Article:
As mentioned in my previous post there are multiple ways to connect a Linux system to Active Directory (AD) directly. With this in mind, let us review the following list of options…
- The legacy integration option: this is a solution where (likely older) native Linux tools are used to connect to an LDAP server of your choice (e.g. AD).
- The traditional integration option: this is a solution based on Samba winbind.
- The third-party integration option: this is a solution based on (proprietary) commercial software.
- The contemporary integration option: this is a solution based on SSSD.
Legacy Integration Option
In the case of the legacy integration option (see figure above), a Linux system is connected to AD using LDAP for identity lookup and LDAP or Kerberos for authentication. It pretty much solves the problem of basic user authentication. That said, such a solution has the following significant limitations:
Continue reading “Overview of Direct Integration Options”
In my previous post I reviewed the trends related to the integration of Linux systems into environments managed by Active Directory (AD). In this post I will review two integration options, namely: direct integration and indirect integration.
The direct option is, not surprisingly, when your systems are integrated into AD directly (i.e. your Linux systems communicate directly with AD), while the indirect option leverages an intermediary server (see figure below).
Continue reading “Aspects of Integration”
This post is the second in a series of blog posts about integrating Linux systems into Active Directory environments. In the previous post we discussed dishwashers and, more seriously, some basic principles. In this post I will continue by exploring how the integration gap between Linux systems and Active Directory emerged, how it was formerly addressed, and what options are available now.
Let’s start with a bit of history… before the advent of Active Directory, Linux and UNIX systems had developed ways to connect to, and interact with, a central LDAP server for identity look-up and authentication purposes. These connections were basic, but as the environments were not overly complex (in comparison to modern equivalents) – they were good enough for the time. Then… AD was born.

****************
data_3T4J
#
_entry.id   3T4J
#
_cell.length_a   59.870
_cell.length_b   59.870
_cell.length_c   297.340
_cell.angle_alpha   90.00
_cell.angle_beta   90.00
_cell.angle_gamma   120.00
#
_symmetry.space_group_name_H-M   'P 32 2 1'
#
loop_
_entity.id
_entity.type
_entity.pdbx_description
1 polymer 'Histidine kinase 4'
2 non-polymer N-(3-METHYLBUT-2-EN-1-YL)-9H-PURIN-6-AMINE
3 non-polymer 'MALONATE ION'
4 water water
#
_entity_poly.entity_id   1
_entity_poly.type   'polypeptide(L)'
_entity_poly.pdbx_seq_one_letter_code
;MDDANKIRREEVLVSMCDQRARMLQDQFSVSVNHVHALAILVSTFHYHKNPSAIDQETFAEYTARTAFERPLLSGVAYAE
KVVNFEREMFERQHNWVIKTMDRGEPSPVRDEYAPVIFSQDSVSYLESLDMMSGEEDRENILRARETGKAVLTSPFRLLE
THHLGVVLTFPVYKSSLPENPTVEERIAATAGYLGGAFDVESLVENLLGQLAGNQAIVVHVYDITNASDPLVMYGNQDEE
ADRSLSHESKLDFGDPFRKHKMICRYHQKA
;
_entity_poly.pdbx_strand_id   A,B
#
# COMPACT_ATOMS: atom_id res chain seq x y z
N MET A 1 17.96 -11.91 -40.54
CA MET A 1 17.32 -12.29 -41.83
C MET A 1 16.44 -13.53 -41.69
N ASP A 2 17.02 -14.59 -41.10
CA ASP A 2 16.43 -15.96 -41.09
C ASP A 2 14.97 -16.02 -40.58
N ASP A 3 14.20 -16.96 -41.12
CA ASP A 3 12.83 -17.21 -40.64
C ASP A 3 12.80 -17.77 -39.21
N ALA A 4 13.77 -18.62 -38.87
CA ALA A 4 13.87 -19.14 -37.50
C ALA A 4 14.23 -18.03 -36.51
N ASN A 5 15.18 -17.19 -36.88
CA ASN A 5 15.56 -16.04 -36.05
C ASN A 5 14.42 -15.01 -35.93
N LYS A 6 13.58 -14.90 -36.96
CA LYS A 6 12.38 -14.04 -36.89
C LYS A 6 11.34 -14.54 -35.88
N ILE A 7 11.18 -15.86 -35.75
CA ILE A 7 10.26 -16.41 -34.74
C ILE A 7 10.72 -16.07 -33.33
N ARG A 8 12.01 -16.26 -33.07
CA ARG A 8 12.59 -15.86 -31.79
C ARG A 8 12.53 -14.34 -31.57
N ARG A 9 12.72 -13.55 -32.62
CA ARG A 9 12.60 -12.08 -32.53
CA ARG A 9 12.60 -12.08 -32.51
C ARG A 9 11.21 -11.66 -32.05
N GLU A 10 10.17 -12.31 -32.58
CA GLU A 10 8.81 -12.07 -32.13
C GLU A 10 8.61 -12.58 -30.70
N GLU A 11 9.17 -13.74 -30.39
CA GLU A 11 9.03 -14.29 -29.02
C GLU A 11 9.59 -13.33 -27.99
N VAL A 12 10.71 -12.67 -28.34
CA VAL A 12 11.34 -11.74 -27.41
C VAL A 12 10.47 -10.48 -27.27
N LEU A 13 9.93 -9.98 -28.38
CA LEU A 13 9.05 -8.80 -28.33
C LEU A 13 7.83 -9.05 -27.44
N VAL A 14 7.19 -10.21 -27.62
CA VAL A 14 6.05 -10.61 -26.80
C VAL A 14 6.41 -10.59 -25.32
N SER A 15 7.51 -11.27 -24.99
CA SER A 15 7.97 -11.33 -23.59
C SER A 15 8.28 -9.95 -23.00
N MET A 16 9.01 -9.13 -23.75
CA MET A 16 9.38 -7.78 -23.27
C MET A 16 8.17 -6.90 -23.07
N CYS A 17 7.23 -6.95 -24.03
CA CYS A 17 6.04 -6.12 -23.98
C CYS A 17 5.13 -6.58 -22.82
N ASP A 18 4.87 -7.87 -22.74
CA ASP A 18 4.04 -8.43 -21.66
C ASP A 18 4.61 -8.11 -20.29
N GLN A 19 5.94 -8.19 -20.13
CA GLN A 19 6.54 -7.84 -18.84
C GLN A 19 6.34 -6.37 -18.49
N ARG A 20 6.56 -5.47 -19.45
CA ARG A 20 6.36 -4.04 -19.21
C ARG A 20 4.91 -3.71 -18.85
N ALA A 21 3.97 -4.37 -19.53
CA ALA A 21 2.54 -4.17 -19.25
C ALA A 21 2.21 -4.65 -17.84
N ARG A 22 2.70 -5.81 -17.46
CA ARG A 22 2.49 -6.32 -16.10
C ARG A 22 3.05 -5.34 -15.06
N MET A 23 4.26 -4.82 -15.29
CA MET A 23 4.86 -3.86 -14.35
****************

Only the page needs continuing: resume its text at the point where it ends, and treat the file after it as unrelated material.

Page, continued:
Active Directory not only integrated several services (namely: LDAP, Kerberos, and DNS) under one hood, but it also
Continue reading “Closing the Integration Gap”
Have you ever purchased a new dishwasher? For those of you who have, you know that the dishes don’t get washed until your “purchase” is picked-up/delivered, the old dishwasher is removed, and the new unit is hooked-up. In fact, until the new dishwasher is hooked-up, it simply doesn’t work. The dishwasher can be smart, stylish, noiseless, and/or energy-efficient… but none of this matters if it’s not properly connected. At the end of the day, if you want to enjoy the luxury of automatic dish washing, one thing is clear: your new dishwasher needs to be hooked-up.
The act of hooking-up a dishwasher is not unlike adding a Linux system to an existing enterprise IT environment. When you deploy a Linux system, it too needs to be “hooked-up”. As the data that flows through your environment consists of different kinds of objects (e.g. users, groups, hosts, and services) the associated identity information is not unlike the water in your dishwasher. Without this identity information
Continue reading “An Introduction to Interoperability Challenges in the Modern Enterprise”